U2 singer Bono shared his thoughts on British Prime Minister David Cameron apologizing for the “unjustified and unjustifiable” killing of 14 civil rights marchers by British soldiers in Derry 38 years ago, in what has since been dubbed ‘Bloody Sunday’ and was what spurred the Irish rock band to write ‘Sunday Bloody Sunday’ for their 1983 album ‘War’. Bono writes:
It was inconceivable to many that a Tory prime minister could manage to get these words out of his mouth. It was also inconceivable — before he uttered the carefully minted phrasing — that he would be listened to by a hushed crowd gathered in Guildhall Square in Derry, a place not famous for its love of British leaders of any stripe, and that he would be cheered while speaking on specially erected screens that earlier had been used to relay images from the World Cup.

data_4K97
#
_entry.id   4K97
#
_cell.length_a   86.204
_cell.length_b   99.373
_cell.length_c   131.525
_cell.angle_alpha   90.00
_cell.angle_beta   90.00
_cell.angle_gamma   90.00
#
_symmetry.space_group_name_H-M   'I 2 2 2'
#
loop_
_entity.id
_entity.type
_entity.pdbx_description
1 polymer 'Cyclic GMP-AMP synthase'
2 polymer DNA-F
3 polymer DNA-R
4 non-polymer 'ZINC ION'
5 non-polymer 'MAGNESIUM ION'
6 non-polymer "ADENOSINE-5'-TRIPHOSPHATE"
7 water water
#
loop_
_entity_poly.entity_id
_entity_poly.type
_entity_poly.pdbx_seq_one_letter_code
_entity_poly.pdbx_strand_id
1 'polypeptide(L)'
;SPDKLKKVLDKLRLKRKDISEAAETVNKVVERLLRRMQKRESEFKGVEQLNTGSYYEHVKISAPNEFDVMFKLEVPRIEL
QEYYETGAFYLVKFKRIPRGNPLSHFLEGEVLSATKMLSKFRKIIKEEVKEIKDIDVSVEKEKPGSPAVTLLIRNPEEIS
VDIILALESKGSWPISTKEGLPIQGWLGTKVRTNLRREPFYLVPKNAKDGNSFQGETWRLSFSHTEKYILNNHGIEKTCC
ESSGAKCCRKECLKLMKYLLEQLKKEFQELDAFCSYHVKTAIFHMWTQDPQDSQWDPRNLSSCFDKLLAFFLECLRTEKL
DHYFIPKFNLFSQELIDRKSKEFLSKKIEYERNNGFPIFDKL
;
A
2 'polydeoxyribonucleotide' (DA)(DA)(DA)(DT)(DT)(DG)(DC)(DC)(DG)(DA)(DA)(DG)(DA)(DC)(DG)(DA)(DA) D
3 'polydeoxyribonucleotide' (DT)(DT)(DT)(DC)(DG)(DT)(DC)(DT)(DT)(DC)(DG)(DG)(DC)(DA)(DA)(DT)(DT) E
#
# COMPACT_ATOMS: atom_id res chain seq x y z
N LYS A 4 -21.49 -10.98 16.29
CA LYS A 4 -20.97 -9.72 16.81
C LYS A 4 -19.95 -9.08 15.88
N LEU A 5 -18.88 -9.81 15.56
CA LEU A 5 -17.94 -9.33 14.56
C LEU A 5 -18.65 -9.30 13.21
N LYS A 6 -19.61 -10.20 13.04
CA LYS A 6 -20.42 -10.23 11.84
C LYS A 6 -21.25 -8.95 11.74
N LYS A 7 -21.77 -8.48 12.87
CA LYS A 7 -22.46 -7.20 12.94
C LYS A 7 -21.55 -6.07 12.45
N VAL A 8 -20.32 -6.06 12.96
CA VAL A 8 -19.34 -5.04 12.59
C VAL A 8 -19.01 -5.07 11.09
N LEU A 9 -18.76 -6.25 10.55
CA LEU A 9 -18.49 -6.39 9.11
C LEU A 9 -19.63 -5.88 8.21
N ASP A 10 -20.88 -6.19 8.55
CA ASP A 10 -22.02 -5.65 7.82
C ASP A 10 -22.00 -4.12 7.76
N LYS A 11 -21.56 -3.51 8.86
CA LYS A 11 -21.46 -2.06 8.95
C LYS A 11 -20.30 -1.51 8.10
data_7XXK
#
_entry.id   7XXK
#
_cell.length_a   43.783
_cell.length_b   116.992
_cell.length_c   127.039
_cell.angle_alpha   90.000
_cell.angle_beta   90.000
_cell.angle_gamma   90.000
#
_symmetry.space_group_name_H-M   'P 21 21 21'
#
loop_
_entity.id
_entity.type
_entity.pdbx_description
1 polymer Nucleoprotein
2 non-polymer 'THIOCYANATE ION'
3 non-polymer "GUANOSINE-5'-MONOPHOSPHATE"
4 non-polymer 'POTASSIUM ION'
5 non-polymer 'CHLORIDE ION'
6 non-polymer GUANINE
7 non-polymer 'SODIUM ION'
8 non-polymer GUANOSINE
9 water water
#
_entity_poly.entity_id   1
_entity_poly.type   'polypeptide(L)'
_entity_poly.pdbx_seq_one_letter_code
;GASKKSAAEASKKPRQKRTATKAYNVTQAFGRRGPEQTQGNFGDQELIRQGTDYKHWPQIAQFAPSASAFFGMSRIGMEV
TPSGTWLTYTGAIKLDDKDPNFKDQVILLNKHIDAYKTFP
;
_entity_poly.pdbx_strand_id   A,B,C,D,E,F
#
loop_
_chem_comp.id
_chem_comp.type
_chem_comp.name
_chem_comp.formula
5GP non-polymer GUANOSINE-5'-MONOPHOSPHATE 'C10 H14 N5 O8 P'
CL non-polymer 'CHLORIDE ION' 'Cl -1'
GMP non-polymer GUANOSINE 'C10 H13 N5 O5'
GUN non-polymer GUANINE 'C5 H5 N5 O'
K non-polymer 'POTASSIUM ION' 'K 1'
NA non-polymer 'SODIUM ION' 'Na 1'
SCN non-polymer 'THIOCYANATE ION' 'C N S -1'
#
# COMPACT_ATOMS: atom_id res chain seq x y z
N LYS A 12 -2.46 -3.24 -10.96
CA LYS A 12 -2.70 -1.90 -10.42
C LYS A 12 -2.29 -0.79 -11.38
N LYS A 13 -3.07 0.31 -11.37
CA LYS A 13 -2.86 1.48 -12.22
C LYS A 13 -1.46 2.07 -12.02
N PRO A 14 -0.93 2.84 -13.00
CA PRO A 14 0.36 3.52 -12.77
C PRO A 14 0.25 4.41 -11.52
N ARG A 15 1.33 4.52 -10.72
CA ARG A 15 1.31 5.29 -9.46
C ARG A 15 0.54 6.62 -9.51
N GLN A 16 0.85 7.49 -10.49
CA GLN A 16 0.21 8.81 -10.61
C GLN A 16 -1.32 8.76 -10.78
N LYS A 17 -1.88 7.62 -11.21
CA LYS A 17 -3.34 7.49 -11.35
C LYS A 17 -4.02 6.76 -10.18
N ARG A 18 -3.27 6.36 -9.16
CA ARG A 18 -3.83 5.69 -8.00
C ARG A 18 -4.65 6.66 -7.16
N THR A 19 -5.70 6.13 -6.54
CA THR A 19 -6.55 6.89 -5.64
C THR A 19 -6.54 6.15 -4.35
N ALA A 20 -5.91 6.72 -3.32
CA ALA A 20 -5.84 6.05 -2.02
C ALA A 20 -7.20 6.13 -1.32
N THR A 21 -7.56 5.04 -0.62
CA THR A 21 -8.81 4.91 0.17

Thirty-eight years did not disappear in an 11-minute speech — how could they, no matter how eloquent or heartfelt the words? But they changed and morphed, as did David Cameron, who suddenly looked like the leader he believed he would be. From prime minister to statesman.
Check out the entire story at nytimes.com.